Hundreds Protest 'Stand Your Ground' Law in Florida

Hundreds Protest Stand Your Ground Law in Florida

Hundreds Protest 'Stand Your Ground' Law in Florida

Thousands of demonstrators converge on Florida's state capitol to protest the state's 'Stand Your Ground' law.

Published March 10, 2014

Hundreds of protesters, including the parents of Trayvon Martin and the mother of Jordan Davis, converged on the Florida state capitol on Tallahassee on Monday to demonstrate against that state’s controversial 'Stand Your Ground' law.

"To have laws that tell people that they can shoot first and then ask questions later is a violation of our civil rights. I believe that law is inherently wrong," the Rev. Al Sharpton said, speaking to the crowd of protesters. "The law in effect says based on your imagination — if you imagine I'm a threat — you have the right to kill me."

The march brought together not only the families of young Black men who had been killed in high profile cases, including the family of Emmett Till, the 14-year-old Chicago youth who died at the hands of white assailants in Mississippi in 1955. It also drew the family of Marissa Alexander, who has been sentenced to prison for firing a warning shot at an abusive husband.

There were also many members of the clergy and leaders of national organizations who came to protest the law, which states that a person can legally use deadly force if there is a suspicion of eminent danger.

“It is important to be here because this is state where all this craziness started,” said Patricia Rosier, the president of the National Bar Association, in an interview with

“These laws are spreading throughout the country and they are nothing more than shoot-to-kill, vigilante laws that are arbitrarily administered,” Rosier said. “They disproportionately affect Black men and they need to be repealed. They are wrong, they are intolerable and we are here to let the world know.”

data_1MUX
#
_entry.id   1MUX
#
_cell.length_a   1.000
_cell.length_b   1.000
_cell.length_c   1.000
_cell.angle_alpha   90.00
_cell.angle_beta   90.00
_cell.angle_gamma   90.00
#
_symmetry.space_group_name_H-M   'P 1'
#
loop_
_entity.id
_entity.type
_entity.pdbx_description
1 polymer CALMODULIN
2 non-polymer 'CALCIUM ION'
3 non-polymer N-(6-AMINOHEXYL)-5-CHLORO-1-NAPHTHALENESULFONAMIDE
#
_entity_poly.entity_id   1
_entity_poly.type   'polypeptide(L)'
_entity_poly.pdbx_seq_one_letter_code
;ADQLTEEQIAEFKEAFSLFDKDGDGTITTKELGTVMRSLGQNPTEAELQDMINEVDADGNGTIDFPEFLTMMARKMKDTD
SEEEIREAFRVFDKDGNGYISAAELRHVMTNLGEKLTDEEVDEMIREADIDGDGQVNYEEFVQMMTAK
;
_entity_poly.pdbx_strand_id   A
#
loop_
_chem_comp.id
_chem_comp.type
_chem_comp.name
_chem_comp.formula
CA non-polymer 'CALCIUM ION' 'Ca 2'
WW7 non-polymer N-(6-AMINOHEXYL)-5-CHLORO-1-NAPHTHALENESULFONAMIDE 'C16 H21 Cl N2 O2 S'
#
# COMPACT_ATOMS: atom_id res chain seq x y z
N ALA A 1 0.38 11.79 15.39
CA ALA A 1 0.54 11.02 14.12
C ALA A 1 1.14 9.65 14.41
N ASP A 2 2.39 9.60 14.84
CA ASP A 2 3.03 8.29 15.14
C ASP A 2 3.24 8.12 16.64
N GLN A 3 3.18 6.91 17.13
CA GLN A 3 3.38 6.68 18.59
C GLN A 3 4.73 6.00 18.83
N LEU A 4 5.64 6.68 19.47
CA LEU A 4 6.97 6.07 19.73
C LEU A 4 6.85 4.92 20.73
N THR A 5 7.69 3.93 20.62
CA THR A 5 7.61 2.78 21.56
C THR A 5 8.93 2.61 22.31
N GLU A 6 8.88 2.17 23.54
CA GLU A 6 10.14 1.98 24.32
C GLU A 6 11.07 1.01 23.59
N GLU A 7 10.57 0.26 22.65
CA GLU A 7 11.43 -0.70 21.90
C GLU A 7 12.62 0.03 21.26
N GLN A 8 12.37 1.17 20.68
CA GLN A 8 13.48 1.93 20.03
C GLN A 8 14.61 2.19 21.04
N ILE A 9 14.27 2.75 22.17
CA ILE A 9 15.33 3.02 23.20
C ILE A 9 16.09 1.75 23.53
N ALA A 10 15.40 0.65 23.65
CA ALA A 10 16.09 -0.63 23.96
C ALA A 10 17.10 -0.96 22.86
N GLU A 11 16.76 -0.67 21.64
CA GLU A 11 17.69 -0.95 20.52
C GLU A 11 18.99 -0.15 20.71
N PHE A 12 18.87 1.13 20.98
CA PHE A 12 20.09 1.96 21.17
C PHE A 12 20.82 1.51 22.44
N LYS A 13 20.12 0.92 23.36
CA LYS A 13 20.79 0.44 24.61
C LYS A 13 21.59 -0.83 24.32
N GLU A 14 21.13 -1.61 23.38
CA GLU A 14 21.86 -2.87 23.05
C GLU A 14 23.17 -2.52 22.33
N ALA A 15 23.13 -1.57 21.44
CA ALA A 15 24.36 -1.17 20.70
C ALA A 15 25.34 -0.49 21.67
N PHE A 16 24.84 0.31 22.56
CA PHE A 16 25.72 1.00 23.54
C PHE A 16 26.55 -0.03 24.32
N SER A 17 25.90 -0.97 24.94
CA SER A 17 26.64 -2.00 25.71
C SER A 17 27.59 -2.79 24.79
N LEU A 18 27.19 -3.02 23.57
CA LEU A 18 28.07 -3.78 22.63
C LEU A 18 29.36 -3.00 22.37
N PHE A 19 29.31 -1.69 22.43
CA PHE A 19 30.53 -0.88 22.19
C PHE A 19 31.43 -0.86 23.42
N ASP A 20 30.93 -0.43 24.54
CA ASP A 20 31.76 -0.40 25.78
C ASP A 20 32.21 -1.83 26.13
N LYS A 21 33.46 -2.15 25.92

The Republican-controlled Florida legislature has not taken any action to repeal or to make adjustments to the law, which gained national attention after Trayvon Martin, a 17-year-old Black teenager, was shot by George Zimmerman in a suburb of Orlando two years ago. Zimmerman had considered invoking the 'Stand Your Ground' in his claim of self-defense, but later opted not to.

“This is so important because Florida is ground zero for the 'Stand Your Ground' issue,” said Benjamin Crump, the attorney representing the parents of Trayvon Martin, in an interview with “This is the state where this terrible legislation was started and this is where it needs to be fixed.”

Another speaker at the rally was Alan B. Williams, a state representative in Florida and the chairman of the Florida Conference of Black State Legislators. Last year, Williams sponsored a bill to repeal the state’s 'Stand Your Ground' law, but it was defeated in committee. Florida Gov. Rick Scott declined to hold a special session to discuss the law, explaining that he approved of it.

“Today is another clarion call to Rick Scott that 'Stand Your Ground' has to change,” Williams said, speaking with “Martin Luther King spoke about the urgency of now. Well, we must have a fierce urgency of now to repeal 'Stand Your Ground.' If not, we’ll miss a great opportunity to create justice for all.”

The protesters planned to attend House and Senate criminal justice committees in hopes of telling lawmakers they want them to consider action on the law.

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(Photo: Joe Raedle/Getty Images)

Written by Jonathan P. Hicks


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